Anyway, depression spiraled out of control last month and I was only happy when I was doing things like working on my website and preparing for my big Toastmasters speech on suicide prevention. Pretty soon, I wasn’t making nearly enough money. As a result, I’m now regrouping and climbing out of a financial hole. I have to have my rent in by Friday at 10 AM. The next day is my birthday. I really didn’t want to be spending the week before my birthday scrambling to get my rent together.
Now, the solution to all this wasn’t to think more positively. I’d done quite a lot of positive thinking–about where my new career was going–without taking action to sustain myself. So, as you see, positive thinking was only part of the story here. I am staying positive and confident that I will turn this situation around, but I am also taking action towards resolving the problem–both the temporary problem with rent and the permanent problem of being in a financial hole.
As you know, I work with an amazing life coach, and what she did the other day was help me take responsibility for my choices and create a plan to get out of financial trouble. Staying positive while I go through this process is important because I have a fair amount of guilt and shame over having gotten to this point and some anxiety about the situation too. And honestly I feel like I’m in financial rehab now because I’m working so hard on changing my habits and my thought processes.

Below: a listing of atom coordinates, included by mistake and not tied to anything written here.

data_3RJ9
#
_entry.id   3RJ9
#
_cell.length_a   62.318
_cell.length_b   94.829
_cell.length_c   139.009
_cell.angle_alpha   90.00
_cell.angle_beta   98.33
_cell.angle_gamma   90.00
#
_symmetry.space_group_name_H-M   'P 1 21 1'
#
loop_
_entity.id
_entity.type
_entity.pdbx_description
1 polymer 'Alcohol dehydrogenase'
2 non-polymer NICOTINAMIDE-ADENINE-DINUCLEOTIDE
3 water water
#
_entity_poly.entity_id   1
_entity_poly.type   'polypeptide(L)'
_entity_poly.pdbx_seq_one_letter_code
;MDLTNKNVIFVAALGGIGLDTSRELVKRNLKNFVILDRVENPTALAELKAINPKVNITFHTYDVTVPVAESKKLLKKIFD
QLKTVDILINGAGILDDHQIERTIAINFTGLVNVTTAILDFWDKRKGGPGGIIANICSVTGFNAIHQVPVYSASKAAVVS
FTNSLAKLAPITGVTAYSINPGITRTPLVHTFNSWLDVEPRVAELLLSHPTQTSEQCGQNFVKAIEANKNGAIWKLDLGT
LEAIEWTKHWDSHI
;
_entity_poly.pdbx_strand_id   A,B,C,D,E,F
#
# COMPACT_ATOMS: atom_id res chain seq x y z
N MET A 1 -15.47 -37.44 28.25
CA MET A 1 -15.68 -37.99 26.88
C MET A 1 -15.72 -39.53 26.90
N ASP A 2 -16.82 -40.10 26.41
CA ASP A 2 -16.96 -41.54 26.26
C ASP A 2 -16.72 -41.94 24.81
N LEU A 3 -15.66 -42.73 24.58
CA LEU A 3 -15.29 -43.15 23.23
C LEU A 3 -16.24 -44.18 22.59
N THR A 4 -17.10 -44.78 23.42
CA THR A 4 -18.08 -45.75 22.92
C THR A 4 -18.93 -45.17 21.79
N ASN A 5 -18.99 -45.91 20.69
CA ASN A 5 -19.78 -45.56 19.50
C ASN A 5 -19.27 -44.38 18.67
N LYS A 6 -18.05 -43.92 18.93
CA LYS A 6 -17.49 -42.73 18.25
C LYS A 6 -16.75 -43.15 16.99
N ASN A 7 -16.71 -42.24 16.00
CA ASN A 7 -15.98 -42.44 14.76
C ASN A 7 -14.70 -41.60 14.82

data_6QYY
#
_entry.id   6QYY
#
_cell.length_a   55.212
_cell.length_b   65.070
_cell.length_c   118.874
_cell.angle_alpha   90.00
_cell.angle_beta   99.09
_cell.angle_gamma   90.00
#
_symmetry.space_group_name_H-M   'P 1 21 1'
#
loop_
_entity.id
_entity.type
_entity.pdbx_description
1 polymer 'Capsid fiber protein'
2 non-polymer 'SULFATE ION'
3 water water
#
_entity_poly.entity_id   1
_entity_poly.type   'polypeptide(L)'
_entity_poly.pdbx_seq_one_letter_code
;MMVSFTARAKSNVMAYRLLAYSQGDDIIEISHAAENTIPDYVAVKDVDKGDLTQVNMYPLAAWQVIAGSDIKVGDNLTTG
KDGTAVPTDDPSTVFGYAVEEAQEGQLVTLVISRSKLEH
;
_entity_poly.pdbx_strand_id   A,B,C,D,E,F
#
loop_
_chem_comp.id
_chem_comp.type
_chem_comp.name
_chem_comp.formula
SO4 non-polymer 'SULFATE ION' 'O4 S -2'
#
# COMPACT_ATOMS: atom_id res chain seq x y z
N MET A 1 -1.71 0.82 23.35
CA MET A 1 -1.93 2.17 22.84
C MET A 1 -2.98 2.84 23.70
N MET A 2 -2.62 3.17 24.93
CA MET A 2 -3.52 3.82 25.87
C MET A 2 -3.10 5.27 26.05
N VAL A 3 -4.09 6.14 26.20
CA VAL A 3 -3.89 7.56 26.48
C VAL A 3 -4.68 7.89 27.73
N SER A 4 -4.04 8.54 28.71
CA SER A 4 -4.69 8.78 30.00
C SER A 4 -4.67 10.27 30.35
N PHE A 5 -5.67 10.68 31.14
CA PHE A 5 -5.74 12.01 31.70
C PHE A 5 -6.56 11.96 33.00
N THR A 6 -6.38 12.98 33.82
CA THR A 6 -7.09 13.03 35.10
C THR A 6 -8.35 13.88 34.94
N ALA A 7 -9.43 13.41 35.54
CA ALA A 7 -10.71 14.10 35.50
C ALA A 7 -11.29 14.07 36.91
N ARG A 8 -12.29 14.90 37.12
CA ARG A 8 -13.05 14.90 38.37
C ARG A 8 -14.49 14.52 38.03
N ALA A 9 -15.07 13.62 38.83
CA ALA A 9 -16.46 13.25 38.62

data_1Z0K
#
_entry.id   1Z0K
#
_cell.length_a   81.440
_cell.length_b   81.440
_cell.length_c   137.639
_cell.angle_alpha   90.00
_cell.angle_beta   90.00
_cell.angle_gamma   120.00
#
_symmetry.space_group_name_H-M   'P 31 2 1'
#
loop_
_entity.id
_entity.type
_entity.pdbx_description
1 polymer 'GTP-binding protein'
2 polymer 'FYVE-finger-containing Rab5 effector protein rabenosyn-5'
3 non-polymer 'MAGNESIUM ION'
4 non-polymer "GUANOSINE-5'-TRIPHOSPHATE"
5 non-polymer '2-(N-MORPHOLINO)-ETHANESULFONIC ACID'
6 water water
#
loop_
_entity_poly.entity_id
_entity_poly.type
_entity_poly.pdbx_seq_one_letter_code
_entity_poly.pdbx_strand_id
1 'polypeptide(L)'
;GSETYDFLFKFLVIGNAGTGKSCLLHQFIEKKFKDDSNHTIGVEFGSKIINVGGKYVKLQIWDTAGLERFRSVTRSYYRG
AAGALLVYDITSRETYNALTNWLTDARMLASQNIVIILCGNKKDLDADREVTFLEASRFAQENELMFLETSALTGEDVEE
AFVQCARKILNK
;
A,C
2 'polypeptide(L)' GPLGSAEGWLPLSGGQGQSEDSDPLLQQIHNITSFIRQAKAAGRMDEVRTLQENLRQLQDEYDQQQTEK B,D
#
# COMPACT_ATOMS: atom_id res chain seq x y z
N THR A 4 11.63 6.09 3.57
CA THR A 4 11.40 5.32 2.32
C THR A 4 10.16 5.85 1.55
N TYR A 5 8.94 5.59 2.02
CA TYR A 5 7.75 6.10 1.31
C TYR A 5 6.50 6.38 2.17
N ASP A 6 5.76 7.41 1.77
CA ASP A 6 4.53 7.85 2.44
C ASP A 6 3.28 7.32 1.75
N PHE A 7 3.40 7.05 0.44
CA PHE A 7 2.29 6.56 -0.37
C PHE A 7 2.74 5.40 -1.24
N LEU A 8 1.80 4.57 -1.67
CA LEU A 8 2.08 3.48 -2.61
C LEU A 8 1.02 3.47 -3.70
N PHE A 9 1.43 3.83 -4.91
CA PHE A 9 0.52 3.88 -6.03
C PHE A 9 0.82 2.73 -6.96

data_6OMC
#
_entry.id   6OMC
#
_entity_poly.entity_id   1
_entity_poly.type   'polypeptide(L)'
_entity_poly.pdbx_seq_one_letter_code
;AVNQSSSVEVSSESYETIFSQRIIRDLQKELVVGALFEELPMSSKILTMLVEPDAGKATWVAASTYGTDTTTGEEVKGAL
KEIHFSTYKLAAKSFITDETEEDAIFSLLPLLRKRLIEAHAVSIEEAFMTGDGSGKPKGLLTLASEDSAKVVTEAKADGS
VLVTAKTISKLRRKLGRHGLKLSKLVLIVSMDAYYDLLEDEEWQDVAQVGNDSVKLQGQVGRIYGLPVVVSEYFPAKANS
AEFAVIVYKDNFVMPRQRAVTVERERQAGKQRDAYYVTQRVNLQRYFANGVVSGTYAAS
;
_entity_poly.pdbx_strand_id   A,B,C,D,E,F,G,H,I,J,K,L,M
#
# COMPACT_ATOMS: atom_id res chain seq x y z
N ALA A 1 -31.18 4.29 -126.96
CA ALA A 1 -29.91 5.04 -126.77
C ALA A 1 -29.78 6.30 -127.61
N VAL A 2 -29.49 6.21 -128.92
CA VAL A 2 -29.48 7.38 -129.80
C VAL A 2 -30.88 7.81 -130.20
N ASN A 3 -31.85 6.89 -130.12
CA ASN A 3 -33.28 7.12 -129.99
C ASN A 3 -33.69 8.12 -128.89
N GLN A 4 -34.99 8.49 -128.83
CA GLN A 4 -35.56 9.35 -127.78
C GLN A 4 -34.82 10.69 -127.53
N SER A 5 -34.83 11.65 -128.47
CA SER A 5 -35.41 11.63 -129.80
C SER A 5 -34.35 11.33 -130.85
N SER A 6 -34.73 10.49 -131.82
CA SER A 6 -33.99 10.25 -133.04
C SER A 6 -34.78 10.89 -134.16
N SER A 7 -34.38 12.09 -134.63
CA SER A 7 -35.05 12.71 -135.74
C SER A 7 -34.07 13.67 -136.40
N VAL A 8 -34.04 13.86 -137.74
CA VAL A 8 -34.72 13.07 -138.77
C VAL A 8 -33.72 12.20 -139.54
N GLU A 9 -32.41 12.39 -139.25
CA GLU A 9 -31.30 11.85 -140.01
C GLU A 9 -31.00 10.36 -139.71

So I’m taking all the advice I just wrote above and applying it to my situation. I’m using my affirmations to help myself believe that I am turning things around and I’m taking action to do just that. I’ve downloaded a gadget called Focus Booster that helps me stay focused by allowing me to work in 25 minute spurts, and I’m planning one day at a time to move ahead in my career while resolving this situation.
Positive thinking is important. There’s no doubt that your attitude helps you overcome things and be the person you were meant to be (or help your child be the person he or she was meant to be). Just don’t go overboard and don’t view the whole world as positive thinkers or evil people and you’ll get where you want to go.
I’m available as both a coach and a motivational speaker for the Aspergers community! Contact me via my website or email me to make an appointment.